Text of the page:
Export stands out in turbulent year
Bangladesh's export sector showed its prowess in 2022 despite the devastating Russia-Ukraine war, unprecedented freight costs, energy crisis, record inflation and a risk of a recession that loomed throughout the outgoing year.
The sector was off to a good start in January as the coronavirus situation improved in much of the world and the momentum continued until August even after the war broke out in February and escalated fuel prices, energy shortages and power outages pushed up the cost of production at home.
Shipments, however, dipped in September and October before rebounding in November as international buyers began placing more orders.
All in all, the export sector was among a few bright spots for Bangladesh in a turbulent year.
Last year saw export earnings going past the $5-billion mark for the first time in the country's history in November, on the back of robust growth in apparel shipment.
In fact, the year saw a number of highs.
In January, overall merchandise export grew 41.13 per cent year-on-year to $4.85 billion. It skyrocketed to $4.908 billion in June, the previous highest before November raked in $5.09 billion.
The apparel shipment, which accounts for about 85 per cent of national export receipts, surged 42.5 per cent to $4.09 billion in the first month of the year. It sprinted to $5.09 billion in November.
The first shock after the war broke erupted came when European nations banned the use of Society for Worldwide Interbank Financial Telecommunications. Soon, Bangladesh started losing the opportunity to raise its market share in Russia.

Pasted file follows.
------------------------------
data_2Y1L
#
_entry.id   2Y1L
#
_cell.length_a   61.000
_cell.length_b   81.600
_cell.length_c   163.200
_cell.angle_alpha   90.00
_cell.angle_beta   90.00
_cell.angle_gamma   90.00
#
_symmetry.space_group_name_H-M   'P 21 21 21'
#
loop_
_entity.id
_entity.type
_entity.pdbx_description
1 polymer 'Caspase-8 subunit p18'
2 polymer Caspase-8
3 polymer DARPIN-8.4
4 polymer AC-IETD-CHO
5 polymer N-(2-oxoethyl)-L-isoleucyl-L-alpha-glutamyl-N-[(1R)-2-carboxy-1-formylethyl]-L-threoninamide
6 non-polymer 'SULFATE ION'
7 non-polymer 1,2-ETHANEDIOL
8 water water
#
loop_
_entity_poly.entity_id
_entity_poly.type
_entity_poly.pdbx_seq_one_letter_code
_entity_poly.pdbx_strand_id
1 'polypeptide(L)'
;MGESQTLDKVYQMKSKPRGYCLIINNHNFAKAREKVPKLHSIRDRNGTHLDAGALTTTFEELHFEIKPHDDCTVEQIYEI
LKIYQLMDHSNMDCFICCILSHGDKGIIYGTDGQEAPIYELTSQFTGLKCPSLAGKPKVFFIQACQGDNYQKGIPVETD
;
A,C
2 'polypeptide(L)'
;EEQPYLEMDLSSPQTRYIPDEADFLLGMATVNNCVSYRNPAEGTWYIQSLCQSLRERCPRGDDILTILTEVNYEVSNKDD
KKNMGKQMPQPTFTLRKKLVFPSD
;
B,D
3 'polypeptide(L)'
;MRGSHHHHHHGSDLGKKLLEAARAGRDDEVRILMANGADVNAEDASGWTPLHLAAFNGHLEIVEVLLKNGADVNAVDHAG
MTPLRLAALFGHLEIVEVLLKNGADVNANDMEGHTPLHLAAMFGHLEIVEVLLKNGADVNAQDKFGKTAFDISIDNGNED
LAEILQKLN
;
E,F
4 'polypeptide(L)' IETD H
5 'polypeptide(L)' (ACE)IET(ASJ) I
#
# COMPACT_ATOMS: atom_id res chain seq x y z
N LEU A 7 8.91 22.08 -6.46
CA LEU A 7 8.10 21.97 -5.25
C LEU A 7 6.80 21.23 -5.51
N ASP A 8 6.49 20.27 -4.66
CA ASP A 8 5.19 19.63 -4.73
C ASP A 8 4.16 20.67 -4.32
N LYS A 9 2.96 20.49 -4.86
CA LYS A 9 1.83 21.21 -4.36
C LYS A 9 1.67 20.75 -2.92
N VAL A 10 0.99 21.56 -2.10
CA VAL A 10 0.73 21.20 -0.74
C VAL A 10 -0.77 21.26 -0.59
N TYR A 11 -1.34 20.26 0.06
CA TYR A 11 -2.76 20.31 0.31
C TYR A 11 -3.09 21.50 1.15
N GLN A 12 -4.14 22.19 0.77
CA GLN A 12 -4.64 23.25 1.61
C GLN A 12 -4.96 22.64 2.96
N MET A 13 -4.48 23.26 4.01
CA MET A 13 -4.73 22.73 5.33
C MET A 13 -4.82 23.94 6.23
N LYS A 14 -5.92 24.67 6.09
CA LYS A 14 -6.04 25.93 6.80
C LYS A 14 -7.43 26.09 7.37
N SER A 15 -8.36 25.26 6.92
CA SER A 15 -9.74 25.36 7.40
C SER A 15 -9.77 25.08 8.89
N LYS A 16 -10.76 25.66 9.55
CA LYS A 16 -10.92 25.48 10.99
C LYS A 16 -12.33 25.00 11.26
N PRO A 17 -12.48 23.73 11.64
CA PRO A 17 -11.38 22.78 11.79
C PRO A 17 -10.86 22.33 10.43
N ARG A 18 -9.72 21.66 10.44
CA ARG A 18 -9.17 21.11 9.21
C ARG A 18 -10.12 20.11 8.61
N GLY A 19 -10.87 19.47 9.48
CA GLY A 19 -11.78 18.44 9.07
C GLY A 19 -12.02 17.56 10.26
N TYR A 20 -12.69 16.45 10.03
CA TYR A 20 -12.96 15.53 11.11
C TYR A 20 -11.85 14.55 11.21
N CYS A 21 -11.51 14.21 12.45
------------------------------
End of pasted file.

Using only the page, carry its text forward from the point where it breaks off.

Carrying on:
The shipment to Russia only began recovering after local exporters started using alternative routes to ship goods to the country and receiving earnings in the Chinese currency instead of the US dollar.
The rise in freight costs by more than 500 per cent handed another blow to the export sector, while the record climb in the exchange rate amid the fast depletion of foreign currency reserves drove the price of the US dollar price to as high as Tk 110.
Exporters still complain that they are losing money and competitiveness in the global markets because of the lower exchange rate they receive while encashing export proceeds.
Record inflation in the European Union and the United States, which together account for more than 80 per cent of Bangladesh's export earnings, hit exporters hard since consumers tightened their purse strings as recession loomed.
Because of the fall in demand, many international retailers and brands sat on unsold inventories of clothing items.
The war and higher freight charges affected the cotton price, sending the cost of yarn in the local market higher. As the prices of cotton fell worldwide recently, yarn worth $3 billion has piled up with local textile factories.
Factory-level productivity fell owing to the recurrent power outages after the government in July moved to enforce load-shedding to protect the forex reserves since Bangladesh has had to import the fuels needed to generate electricity.
The pause to purchase liquefied natural gas from the global spot markets forced the government to shut many power plants temporarily, worsening the power supply situation.